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LockedFile(3)	      User Contributed Perl Documentation	 LockedFile(3)

NAME
       IO::LockedFile Class - supply object methods for	locking	files

SYNOPSIS
	 use IO::LockedFile;

	 # create new locked file object. $file	will hold a file handle.
	 # if the file is already locked, the method will not return until the
	 # file	is unlocked
	 my $file = new	IO::LockedFile(">locked1.txt");

	 # when	we close the file - it become unlocked.
	 $file->close();

	 # suppose we did not have the line above, we can also delete the
	 # object, and the file	is automatically unlocked and closed.
	 $file = undef;

DESCRIPTION
       In its simplistic use, the IO::LockedFile class gives us	the same
       interface of the	IO::File class with the	unique difference that the
       files we	deal with are locked using the Flock mechanism (using the
       "flock" function).

       If during the running of	the process, it	crashed	- the file will	be
       automatically unlocked. Actually	- if the IO::LockedFile	object goes
       out of scope, the file is automatically closed and unlocked.

       So, if you are just interested in having	locked files with "flock", you
       can skip	most of	the documentation below.

       If, on the other	hand, you are interested in locking files with other
       schemes then Flock, or you want to control the behavior of the locking
       (having non blocking lock for example), read on.

       Actually	the class IO::LockedFile is kind of abstract class.

       Why abstract? Because methods of	this class call	the methods "lock" and
       "unlock". But those methods are not really implemented in this class.
       They suppose to be implemented in the derived classes of
       IO::LockedFile.

       Why "kind" of abstract? Because the constructor of this class will
       return an object!

       How abstract class can create objects? This is done by having the
       constructor returning object that is actually an	object of one of the
       derived classes of IO::LockedFile.

       So by default the constructor of	IO::LockedFile will return an object
       of IO::LockedFile::Flock. For example, the following:

	  use IO::LockedFile;
	  $lock	= new IO::LockedFile(">bla");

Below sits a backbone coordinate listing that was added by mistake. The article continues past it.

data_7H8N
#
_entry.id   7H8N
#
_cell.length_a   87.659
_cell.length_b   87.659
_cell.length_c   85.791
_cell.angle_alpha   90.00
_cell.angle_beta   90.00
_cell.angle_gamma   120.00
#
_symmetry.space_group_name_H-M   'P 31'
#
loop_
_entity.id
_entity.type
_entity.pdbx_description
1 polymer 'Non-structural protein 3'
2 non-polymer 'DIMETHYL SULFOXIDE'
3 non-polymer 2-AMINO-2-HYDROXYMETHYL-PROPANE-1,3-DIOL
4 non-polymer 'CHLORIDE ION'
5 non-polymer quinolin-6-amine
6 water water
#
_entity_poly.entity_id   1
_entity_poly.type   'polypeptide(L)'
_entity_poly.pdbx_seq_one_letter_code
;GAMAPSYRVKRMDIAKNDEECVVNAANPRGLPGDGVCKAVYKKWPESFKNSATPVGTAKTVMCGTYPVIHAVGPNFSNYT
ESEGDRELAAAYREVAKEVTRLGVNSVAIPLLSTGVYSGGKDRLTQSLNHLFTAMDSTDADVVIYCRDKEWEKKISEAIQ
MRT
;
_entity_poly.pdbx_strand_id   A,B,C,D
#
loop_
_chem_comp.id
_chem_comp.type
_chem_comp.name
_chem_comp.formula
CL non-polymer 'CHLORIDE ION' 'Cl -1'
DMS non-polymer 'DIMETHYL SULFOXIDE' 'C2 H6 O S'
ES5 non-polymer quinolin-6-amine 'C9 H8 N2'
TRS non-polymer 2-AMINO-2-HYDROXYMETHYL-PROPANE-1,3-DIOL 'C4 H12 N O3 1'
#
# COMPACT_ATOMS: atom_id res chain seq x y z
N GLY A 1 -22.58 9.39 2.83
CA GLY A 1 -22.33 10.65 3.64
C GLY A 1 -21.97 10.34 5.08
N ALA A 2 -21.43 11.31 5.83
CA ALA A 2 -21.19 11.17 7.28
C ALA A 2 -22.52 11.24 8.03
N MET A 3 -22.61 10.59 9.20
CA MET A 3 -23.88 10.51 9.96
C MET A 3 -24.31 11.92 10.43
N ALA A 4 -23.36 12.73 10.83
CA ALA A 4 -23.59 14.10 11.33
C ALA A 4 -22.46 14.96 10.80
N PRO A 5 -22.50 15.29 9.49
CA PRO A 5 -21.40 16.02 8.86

print	ref($lock);

       Will give:

	  IO::LockedFile::Flock

       So what are the conclusions here?

       First of	all - do not be	surprised to get object	of derived class from
       the constructor of IO::LockedFile.

       Secondly	- by changing the default behavior of the constructor of
       IO::LockedFile, we can get object of other class	which means that we
       have a locked file that is locked with other scheme.

       The default behavior of the constructor is determined by	the global
       options.

       We can access this global options, or the options per object using the
       method "set_option" and "get_option".

       We can set the global options in	the use	line:

	 use IO::LockedFile 'Flock'; # set the default scheme to be Flock

	 use IO::LockedFile ( scheme =>	Flock );

       We can also set the options of a	new object by passing the options to
       the constructor,	as we will see below. We can change the	options	of an
       existing	object by using	the "set_option" method.

       Which options are available?

       scheme
	   The scheme let us define which derived class	we use for the object
	   we create.  See below which derived classes are available. The
	   default scheme is 'Flock'.

       block
	   The block option can	be 1 or	0 (true	or false). If it is 1, a call
	   to the "open" method	or to the constructor will be blocked if the
	   file	we try to open is already locked. This means that those
	   methods will	not return till	the file is unlocked. If the value of
	   the block option is 0, the "open" and the constructor will return
	   immediately in any case. If the file	is locked, those methods will
	   return undef. The default value of the block	option is 1.

       lock
	   The lock option can be 1 or 0 (true or false). It defines if	the
	   file	we open	when we	create the object will be opened locked.
	   Sometimes, we want to have a	file that can be locked, yet we	do not
	   want	to open	it locked from the beginning. For example if we	want
	   to print into a log file, usually we	want to	lock that file only
	   when	we print into it. Yet, it might	be that	when we	open the file
	   in the beginning we do not print into it immediately.  In that case
	   we will prefer to open the file as unlocked,	and later we will lock
	   it when needed. The default value of	the lock option	is 1.

       There might be extra options that are used by one of the	derived
       classes.	So according to	the scheme you choose to use, please look in
       the manual page of the class that implement that	scheme.

       Finally,	some information that is connected to a	certain	scheme will be
       found in	the classes that are derived from this class. For example,